Posted by: David Stewart | September 17, 2010

Love triumphs in the time of the Picts

It’s often said that there are really no good guys or bad guys in war. This is never so apparent as in Centurion, the new British movie that opened last weekend in the US.

Lacking big stars or a big name studio backing it, Centurion is playing only in an art house in Portland (the estimable Living Room Theater). I’m grateful for Laura giving me a free pass for the early screening.

It picks up a thread from ancient Rome’s first century invasion of the British islands, which has ground to a halt in its twentieth year. The northerners have decided to put up a fight, particularly the Picts.

Little is known today of the blue-painted Pict warriors. In fact, they likely didn’t even call themselves Picts, which is a Latin name derived from their elaborate artistic stonework. Of their spoken language, little remains today but place names. But they were indeed famous for being unrelentingly fierce warriors.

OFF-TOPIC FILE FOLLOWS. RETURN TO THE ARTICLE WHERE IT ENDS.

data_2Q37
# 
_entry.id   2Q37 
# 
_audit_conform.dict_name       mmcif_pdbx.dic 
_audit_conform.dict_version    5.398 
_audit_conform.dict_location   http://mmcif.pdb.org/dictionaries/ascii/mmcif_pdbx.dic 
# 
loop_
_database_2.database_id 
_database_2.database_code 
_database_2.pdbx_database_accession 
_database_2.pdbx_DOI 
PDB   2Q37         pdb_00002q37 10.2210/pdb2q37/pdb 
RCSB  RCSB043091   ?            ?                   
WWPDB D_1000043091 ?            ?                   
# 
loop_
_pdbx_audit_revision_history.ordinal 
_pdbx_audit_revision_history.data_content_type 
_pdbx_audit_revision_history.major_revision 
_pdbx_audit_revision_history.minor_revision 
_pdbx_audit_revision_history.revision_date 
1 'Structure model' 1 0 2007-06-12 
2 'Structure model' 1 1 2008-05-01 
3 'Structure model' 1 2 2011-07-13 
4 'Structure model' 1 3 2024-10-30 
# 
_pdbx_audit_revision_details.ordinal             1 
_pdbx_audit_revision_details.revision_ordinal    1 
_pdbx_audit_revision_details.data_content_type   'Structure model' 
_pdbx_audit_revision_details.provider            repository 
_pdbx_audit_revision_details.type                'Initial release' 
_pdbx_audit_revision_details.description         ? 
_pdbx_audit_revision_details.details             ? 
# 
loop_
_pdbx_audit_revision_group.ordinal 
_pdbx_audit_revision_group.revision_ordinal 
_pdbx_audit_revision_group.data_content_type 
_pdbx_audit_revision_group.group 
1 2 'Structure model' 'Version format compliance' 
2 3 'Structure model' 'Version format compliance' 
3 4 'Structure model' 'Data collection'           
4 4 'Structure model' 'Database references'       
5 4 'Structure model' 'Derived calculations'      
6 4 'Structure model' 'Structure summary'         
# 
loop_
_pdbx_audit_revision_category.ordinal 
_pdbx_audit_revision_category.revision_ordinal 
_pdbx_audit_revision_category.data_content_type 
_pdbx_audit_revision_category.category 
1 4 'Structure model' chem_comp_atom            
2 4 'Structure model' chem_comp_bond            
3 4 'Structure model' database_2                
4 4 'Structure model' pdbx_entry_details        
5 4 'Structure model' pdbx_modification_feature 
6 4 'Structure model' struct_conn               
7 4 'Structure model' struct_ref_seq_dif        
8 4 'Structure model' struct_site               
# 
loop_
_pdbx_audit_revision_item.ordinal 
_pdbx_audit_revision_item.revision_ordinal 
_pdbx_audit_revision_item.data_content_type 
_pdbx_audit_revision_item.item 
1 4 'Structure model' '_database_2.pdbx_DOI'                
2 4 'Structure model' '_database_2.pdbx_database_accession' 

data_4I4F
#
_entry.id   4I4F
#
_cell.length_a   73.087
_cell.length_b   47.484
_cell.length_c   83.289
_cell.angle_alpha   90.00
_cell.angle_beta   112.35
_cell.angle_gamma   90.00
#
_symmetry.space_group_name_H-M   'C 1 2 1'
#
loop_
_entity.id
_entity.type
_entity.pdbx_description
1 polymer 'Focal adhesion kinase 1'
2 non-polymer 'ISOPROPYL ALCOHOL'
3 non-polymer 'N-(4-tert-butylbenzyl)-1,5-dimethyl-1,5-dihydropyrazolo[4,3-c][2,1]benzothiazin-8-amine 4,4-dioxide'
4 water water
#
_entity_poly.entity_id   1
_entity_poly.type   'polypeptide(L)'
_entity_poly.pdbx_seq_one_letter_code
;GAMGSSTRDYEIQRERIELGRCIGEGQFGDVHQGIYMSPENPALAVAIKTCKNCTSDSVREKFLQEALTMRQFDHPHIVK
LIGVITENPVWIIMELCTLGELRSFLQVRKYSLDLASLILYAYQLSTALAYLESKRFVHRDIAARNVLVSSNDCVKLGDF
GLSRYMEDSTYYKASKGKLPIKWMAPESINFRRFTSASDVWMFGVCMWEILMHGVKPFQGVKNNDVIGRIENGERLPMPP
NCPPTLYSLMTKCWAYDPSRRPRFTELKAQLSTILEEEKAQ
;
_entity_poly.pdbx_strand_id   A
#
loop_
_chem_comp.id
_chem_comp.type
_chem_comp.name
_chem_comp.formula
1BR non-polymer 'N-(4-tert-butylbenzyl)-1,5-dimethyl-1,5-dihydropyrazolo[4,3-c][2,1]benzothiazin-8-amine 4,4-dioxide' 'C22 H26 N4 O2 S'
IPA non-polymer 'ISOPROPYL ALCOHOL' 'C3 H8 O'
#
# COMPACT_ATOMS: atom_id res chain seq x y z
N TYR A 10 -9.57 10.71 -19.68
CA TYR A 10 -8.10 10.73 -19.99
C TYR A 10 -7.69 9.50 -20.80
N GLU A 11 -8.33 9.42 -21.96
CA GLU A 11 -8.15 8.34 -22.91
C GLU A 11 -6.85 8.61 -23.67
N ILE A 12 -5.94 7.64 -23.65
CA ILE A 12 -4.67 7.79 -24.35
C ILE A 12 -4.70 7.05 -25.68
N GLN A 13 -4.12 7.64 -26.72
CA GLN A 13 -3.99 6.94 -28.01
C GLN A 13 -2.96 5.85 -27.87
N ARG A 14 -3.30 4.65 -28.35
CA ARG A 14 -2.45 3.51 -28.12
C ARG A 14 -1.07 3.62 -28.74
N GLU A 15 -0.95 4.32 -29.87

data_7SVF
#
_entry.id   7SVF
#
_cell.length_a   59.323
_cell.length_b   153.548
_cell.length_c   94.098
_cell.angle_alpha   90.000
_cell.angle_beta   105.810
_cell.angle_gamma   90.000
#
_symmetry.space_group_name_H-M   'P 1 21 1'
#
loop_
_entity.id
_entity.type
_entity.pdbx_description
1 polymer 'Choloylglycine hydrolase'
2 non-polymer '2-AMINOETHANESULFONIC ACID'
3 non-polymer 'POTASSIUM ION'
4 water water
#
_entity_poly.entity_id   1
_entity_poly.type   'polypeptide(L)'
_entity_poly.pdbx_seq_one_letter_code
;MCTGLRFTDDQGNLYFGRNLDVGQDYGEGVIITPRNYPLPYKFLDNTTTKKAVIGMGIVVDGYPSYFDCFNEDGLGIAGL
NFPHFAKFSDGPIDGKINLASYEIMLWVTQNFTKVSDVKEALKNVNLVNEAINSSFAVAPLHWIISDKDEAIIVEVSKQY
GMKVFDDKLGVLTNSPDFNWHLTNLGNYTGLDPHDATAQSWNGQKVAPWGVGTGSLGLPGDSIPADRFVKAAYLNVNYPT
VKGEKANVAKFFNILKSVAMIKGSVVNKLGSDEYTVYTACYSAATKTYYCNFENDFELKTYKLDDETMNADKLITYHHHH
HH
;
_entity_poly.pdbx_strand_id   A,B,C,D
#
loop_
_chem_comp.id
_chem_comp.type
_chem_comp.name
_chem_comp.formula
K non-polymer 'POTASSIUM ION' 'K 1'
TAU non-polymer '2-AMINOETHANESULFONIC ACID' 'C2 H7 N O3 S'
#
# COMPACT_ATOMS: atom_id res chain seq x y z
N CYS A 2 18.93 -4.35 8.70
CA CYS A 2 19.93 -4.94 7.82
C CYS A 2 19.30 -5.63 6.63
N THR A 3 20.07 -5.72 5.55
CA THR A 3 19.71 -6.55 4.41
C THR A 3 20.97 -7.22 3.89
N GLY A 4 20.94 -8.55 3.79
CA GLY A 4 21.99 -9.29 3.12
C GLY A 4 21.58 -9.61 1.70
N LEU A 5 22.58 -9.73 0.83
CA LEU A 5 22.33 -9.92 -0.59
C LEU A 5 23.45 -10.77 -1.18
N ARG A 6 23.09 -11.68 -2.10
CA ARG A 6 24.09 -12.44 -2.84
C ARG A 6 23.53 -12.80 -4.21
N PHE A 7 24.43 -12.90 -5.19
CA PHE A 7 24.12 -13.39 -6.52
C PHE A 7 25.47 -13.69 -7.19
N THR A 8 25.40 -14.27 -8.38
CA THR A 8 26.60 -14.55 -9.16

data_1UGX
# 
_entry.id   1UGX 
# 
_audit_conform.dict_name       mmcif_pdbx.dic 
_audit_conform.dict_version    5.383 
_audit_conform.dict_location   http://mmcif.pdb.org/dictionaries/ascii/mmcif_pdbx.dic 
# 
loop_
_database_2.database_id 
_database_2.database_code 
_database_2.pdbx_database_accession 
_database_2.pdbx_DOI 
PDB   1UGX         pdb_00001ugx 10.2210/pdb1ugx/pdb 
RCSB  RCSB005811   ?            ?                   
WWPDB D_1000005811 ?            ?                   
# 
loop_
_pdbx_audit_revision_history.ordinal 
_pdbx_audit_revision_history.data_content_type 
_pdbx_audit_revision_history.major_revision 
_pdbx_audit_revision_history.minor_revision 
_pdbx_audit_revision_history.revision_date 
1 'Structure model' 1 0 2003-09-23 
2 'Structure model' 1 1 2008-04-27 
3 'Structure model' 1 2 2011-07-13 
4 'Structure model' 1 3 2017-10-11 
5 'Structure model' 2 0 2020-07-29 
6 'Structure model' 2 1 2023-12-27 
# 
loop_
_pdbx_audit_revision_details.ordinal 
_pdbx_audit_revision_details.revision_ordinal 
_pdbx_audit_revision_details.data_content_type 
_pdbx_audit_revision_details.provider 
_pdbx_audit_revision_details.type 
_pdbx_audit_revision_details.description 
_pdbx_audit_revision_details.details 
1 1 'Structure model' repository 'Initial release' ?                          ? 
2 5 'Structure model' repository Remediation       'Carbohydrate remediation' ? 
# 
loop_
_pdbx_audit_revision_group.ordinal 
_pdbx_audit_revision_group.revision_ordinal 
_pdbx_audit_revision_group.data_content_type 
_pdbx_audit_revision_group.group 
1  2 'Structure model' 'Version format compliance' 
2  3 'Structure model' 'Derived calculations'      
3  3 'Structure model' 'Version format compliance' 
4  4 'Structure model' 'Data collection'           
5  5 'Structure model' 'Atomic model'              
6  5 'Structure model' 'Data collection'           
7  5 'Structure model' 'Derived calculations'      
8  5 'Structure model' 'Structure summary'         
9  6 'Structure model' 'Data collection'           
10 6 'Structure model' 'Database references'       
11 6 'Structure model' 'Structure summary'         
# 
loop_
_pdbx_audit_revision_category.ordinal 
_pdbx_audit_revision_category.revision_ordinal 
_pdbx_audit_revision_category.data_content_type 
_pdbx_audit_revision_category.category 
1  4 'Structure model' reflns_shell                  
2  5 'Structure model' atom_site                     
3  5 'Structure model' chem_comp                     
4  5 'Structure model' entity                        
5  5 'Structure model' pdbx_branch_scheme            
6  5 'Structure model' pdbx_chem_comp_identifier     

Who would we tend to favor in such a war? The Romans, inventors of Western civilization? They were caught up in a grinding campaign with seemingly no end in sight in a country far from their warm Italian homes and just wanted a successful end to it. Or should we sympathize with the Picts, who are being invaded after all and were brutally oppressed by their enemies.

In fact, neither side in this battle wins our sympathy. They are both barbaric and do ugly things.

If there are any good guys in this war, it is those who are motivated ultimately by love. Love of a father for his son. Love of soldiers for their general. Love for wounded and desperate strangers. And perhaps even love of a man for a woman.

Love of country or love for oneself loses out in the end.

And so it causes me to wonder – what would I do for the sake of love? What ends will I go to, what sacrifices made? Am I loving to the extent I say I should be?

The film follows the path of one particular Roman officer, a Centurion, who survives a guerilla assault by the Picts early on.

If you are interested in this speculation of how this part of history might have played out, I recommend it. I’m a bit of a fan for ancient history, so I liked this. But there is plenty of blood spilled (and spurted and gushed) in the process.

The movie earns its R rating with extreme, bloody battle scenes. The squeamish should probably give it a pass.

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